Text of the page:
SPECTRUM Optometry - Bringing Vision to Life - retinalimaging

By: Spectrum Optometry  09-12-2011
Keywords: glaucoma, Macular Degeneration, Retina

The retina is found in the back of the eye where it functions in the same way as film in a camera. As light enters the eye, it is focused on the retina and this visual information is then sent directly from the retina to the brain so you can see images.

The retina has blood vessels that supply it with oxygen and these blood vessels can be seen by your optometrist when looking into your eye. This window into your circulatory system allows the doctor to diagnose and manage conditions such as diabetes, high blood pressure, retinal detachments, glaucoma and macular degeneration.

Optometrists have always been able to look at the retina and its blood vessels, but now technology has made it possible to capture the image with a digital camera. This allows the image to be stored or printed so that accurate comparisons can be made to identify changes over time.

Normal Retina

Macular Degeneration

Macular degeneration is the leading cause of irreversible vision loss in North America’s over the age of 60. Macular degeneration does not cause total blindness because side vision is still functional. Central vision that is lost to macular degeneration cannot be restored. There are two forms of macular degeneration, the dry form and the wet form. The dry form accounts for approximately 90% of the cases. Fortunately the dry form usually causes less vision loss, but unfortunately there is no treatment currently available. The less prevalent wet form can lead to more significant vision loss but its progression may be stopped by injections if it is diagnosed and treated very early.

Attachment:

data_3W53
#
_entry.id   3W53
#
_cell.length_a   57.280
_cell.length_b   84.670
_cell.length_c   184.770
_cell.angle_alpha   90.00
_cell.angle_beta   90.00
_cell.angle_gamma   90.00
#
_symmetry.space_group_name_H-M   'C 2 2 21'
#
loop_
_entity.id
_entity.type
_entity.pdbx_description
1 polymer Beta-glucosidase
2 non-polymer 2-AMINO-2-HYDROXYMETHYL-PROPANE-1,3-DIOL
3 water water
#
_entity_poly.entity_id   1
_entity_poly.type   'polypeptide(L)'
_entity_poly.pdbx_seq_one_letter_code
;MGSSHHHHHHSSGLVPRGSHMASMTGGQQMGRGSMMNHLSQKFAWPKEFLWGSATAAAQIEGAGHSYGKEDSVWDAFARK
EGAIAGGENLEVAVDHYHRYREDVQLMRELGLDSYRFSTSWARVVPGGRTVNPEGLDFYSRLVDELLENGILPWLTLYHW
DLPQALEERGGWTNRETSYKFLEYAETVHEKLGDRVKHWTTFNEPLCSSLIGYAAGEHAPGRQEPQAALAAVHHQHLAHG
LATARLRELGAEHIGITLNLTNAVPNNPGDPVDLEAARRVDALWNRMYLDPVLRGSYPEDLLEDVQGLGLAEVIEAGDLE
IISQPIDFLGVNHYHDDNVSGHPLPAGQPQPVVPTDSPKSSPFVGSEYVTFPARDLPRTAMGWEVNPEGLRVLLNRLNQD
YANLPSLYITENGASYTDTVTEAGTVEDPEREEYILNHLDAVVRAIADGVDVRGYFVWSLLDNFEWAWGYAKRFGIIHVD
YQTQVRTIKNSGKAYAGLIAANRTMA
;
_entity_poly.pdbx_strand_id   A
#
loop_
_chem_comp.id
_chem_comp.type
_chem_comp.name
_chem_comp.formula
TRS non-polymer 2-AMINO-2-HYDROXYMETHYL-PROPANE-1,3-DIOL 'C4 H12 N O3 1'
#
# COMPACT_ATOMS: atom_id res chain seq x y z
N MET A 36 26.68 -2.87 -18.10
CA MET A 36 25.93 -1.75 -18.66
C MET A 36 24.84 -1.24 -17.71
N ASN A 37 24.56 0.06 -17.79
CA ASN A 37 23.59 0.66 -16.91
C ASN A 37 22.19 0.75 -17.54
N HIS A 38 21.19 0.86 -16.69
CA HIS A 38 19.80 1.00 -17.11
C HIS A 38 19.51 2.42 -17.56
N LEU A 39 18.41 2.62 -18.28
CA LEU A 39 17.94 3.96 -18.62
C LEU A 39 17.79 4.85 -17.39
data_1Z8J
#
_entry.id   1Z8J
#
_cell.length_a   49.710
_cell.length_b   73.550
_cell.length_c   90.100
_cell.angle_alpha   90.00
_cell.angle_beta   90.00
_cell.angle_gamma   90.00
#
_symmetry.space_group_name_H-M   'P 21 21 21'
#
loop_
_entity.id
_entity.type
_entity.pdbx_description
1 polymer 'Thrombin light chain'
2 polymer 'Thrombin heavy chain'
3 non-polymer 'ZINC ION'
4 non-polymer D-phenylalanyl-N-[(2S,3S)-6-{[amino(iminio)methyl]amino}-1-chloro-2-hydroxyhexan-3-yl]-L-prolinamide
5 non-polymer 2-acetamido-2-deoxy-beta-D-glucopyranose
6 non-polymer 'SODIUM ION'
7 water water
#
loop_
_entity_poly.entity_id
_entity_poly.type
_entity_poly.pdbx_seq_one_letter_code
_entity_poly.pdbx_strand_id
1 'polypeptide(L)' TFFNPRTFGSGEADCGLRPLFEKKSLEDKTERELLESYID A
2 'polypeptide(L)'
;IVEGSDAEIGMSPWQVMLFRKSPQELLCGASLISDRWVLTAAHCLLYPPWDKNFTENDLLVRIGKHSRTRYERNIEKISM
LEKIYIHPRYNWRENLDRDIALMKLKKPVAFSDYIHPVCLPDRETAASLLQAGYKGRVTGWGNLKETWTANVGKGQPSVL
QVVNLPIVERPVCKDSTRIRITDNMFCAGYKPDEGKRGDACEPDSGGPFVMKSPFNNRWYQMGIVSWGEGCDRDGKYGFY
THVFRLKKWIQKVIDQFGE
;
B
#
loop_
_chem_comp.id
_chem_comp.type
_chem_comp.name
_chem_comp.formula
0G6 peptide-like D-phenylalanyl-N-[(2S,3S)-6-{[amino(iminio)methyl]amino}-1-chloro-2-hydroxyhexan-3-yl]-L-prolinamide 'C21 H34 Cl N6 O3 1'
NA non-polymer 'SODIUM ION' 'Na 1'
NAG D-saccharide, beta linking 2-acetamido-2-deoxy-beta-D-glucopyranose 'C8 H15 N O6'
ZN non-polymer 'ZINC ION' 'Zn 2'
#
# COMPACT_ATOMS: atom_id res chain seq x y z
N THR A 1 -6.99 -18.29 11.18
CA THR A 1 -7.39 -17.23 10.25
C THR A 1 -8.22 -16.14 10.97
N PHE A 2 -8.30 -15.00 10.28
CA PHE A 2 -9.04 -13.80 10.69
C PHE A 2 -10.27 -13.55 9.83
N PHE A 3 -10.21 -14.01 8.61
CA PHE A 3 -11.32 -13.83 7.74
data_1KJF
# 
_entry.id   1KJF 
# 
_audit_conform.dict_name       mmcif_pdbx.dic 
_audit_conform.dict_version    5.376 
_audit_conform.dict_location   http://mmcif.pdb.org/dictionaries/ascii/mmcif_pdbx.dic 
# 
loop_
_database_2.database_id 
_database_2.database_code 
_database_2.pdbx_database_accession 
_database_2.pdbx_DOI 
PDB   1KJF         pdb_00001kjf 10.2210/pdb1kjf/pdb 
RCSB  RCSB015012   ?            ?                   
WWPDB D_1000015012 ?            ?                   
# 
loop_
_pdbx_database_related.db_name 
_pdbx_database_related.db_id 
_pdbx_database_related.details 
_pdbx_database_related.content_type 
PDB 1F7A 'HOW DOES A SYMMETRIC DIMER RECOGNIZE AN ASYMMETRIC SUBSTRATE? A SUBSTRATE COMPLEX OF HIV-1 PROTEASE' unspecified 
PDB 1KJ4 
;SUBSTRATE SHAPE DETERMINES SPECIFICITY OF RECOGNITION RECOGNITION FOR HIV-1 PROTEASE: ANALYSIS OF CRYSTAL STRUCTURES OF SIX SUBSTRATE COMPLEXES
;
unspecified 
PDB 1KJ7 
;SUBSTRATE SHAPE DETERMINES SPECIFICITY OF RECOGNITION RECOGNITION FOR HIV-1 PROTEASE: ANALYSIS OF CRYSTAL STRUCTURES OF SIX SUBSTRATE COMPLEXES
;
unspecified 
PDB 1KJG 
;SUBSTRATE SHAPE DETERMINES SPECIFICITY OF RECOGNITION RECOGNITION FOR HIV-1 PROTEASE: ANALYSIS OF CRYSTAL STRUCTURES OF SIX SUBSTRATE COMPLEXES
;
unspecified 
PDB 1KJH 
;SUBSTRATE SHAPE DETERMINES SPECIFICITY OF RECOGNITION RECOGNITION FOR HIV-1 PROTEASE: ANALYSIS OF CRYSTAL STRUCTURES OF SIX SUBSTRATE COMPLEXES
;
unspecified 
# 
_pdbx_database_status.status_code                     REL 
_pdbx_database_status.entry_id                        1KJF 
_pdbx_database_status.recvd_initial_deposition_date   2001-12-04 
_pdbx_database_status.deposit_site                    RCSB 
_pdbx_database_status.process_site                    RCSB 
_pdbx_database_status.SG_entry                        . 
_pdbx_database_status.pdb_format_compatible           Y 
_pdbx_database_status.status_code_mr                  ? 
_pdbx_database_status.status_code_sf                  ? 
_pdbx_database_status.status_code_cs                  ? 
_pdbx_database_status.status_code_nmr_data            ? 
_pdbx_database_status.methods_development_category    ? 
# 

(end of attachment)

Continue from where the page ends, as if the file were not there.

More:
Glaucoma is group of eye diseases in which the pressure in the eye causes vision loss. Pressure damages the optic nerve, initially causing blind spots at the outer edges of the visual field. If not treated, the pressure can eventually lead to loss of all vision. Glaucoma is typically associated with a painless, progressive loss of vision that is not noticed by the patient. Fortunately, we now have ways to treat glaucoma. We are not able to cure the disease or return vision that has already been lost, but with treatment it is usually possible to slow or stop the vision loss from progressing.

Choroidal Nevus

A choroidal nevus is a freckle that occurs in the layer below the retina (the choroid). It can occur in up to 30% of people. Like freckles on your skin, in most cases they cause no problems. It is prudent, however, to photograph the choroidal nevus and to monitor for any changes. Monitoring is usually done at 3 months and if there is no change, then at routine visits.

Sports Injury

Loss of central vision due to a baseball injury at age 21. Patient was 52 years of age when photograph was taken.

Papilledema caused by a Brain Tumour

Patient 77 years of age when photo was taken.

Keywords: Blood Vessels, glaucoma, Macular Degeneration, Retina, Vision Loss

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